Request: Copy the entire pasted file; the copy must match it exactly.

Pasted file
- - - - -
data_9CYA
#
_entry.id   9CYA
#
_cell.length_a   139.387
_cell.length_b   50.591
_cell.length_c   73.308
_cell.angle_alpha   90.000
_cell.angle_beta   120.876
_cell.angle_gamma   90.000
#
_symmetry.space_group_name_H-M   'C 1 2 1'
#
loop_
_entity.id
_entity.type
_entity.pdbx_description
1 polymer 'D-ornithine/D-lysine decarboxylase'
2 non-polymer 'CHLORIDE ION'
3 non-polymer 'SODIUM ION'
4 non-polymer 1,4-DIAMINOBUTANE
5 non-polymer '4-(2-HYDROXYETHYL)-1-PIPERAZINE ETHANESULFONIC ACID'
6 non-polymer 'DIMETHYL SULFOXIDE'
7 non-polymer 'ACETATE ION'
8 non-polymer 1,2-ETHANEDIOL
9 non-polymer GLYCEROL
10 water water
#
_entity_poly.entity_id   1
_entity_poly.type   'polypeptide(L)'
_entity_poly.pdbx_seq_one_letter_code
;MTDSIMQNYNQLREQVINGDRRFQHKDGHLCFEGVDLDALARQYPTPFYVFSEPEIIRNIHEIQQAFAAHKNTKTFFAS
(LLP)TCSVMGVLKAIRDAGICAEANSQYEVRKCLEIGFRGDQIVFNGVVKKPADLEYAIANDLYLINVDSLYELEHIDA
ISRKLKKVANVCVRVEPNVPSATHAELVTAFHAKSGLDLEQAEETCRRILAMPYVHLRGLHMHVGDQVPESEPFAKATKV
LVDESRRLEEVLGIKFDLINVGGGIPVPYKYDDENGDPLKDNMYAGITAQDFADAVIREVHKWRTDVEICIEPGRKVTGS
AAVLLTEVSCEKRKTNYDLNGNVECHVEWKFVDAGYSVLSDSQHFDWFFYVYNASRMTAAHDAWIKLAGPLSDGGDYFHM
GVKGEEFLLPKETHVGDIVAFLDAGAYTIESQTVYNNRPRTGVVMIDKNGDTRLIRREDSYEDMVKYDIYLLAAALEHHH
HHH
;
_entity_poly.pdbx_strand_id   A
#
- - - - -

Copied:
data_9CYA
#
_entry.id   9CYA
#
_cell.length_a   139.387
_cell.length_b   50.591
_cell.length_c   73.308
_cell.angle_alpha   90.000
_cell.angle_beta   120.876
_cell.angle_gamma   90.000
#
_symmetry.space_group_name_H-M   'C 1 2 1'
#
loop_
_entity.id
_entity.type
_entity.pdbx_description
1 polymer 'D-ornithine/D-lysine decarboxylase'
2 non-polymer 'CHLORIDE ION'
3 non-polymer 'SODIUM ION'
4 non-polymer 1,4-DIAMINOBUTANE
5 non-polymer '4-(2-HYDROXYETHYL)-1-PIPERAZINE ETHANESULFONIC ACID'
6 non-polymer 'DIMETHYL SULFOXIDE'
7 non-polymer 'ACETATE ION'
8 non-polymer 1,2-ETHANEDIOL
9 non-polymer GLYCEROL
10 water water
#
_entity_poly.entity_id   1
_entity_poly.type   'polypeptide(L)'
_entity_poly.pdbx_seq_one_letter_code
;MTDSIMQNYNQLREQVINGDRRFQHKDGHLCFEGVDLDALARQYPTPFYVFSEPEIIRNIHEIQQAFAAHKNTKTFFAS
(LLP)TCSVMGVLKAIRDAGICAEANSQYEVRKCLEIGFRGDQIVFNGVVKKPADLEYAIANDLYLINVDSLYELEHIDA
ISRKLKKVANVCVRVEPNVPSATHAELVTAFHAKSGLDLEQAEETCRRILAMPYVHLRGLHMHVGDQVPESEPFAKATKV
LVDESRRLEEVLGIKFDLINVGGGIPVPYKYDDENGDPLKDNMYAGITAQDFADAVIREVHKWRTDVEICIEPGRKVTGS
AAVLLTEVSCEKRKTNYDLNGNVECHVEWKFVDAGYSVLSDSQHFDWFFYVYNASRMTAAHDAWIKLAGPLSDGGDYFHM
GVKGEEFLLPKETHVGDIVAFLDAGAYTIESQTVYNNRPRTGVVMIDKNGDTRLIRREDSYEDMVKYDIYLLAAALEHHH
HHH
;
_entity_poly.pdbx_strand_id   A
#